Officials in multiple states said they were alerted late Wednesday that their second shipments of Pfizer-BioNTech’s vaccine had been drastically cut for next week, sparking widespread confusion and conflicting statements from Pfizer and federal officials about who was at fault.
The reduction prompted concern in health departments across the country about whether Operation Warp Speed, the Trump administration’s vaccine accelerator program, could distribute doses quickly enough to meet the target of delivering first shots to 20 million people by year’s end.
Several governors have reported that half as many Pfizer-BioNTech vaccine shots as expected are going to be delivered in the next few weeks and Florida Gov. Ron DeSantis has suggested that Pfizer is having manufacturing problems.
The federal Department of Health and Human Services, however, released a statement Thursday denying the number of doses are being reduced.
“Reports that jurisdictions’ allocations are being reduced are incorrect,” an HHS spokesperson said in a statement. “As was done with the initial shipments of Pfizer vaccine, jurisdictions will receive vaccine at different sites over several days.”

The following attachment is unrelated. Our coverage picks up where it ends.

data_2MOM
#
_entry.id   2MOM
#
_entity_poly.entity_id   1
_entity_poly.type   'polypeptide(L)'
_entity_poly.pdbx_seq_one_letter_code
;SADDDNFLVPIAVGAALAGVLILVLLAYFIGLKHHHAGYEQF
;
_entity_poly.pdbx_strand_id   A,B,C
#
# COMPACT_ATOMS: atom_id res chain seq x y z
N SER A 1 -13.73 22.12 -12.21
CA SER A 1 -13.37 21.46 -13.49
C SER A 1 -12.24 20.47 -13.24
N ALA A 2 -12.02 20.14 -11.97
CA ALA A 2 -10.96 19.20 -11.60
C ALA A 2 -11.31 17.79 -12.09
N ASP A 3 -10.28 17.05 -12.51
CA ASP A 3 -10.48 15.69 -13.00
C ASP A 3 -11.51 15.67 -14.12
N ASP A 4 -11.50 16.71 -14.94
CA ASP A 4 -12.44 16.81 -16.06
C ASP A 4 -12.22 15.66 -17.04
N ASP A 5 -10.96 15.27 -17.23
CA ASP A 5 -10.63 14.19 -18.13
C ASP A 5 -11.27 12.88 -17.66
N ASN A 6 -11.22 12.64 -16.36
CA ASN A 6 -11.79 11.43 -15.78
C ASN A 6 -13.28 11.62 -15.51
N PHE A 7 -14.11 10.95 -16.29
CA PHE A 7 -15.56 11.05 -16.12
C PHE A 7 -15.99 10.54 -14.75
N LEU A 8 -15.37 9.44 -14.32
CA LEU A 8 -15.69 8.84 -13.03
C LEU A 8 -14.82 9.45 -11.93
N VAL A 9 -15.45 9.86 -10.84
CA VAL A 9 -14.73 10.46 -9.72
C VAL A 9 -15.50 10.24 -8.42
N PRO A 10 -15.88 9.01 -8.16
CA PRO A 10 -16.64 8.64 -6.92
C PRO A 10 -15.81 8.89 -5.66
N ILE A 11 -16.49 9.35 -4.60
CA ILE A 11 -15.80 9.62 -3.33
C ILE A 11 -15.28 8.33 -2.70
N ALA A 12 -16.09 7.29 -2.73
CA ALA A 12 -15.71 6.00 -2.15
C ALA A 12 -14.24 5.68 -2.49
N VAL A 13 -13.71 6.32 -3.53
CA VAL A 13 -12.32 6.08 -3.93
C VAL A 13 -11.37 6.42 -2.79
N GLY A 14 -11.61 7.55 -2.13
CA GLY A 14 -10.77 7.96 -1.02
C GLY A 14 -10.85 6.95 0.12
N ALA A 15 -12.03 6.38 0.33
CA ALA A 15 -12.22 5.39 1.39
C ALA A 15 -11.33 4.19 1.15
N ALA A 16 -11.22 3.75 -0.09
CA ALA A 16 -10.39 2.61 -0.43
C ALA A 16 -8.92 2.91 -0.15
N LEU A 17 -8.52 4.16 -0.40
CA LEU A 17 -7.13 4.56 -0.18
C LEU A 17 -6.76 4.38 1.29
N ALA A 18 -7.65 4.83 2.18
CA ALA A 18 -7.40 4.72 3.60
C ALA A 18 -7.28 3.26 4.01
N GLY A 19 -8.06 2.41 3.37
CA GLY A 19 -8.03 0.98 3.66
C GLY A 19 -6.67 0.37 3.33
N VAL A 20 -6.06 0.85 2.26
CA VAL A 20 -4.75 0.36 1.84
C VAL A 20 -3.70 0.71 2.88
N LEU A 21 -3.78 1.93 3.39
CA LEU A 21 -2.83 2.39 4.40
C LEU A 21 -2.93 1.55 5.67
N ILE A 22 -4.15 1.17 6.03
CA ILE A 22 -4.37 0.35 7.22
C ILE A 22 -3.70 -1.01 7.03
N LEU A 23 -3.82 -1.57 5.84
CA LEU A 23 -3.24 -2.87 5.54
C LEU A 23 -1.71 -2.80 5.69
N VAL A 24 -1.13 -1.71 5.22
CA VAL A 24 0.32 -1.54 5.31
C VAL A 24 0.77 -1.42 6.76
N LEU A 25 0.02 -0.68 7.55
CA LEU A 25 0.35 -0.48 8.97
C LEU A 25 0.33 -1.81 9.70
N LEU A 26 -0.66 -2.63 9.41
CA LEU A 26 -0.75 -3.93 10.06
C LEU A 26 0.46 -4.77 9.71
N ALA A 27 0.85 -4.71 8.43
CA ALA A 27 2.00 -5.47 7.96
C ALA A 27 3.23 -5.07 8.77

The Trump administration suggested that Pfizer experienced production issues, which will cause states to receive less vaccines than initially promised. But, Pfizer issued a statement on Thursday stating they did not have any production issues and “no shipments containing the vaccine are on hold or delayed.”
“This week, we successfully shipped all 2.9 million doses that we were asked to ship by the U.S. Government to the locations specified by them,” an official Pfizer statement read. “We have millions more doses sitting in our warehouse but, as of now, we have not received any shipment instructions for additional doses.”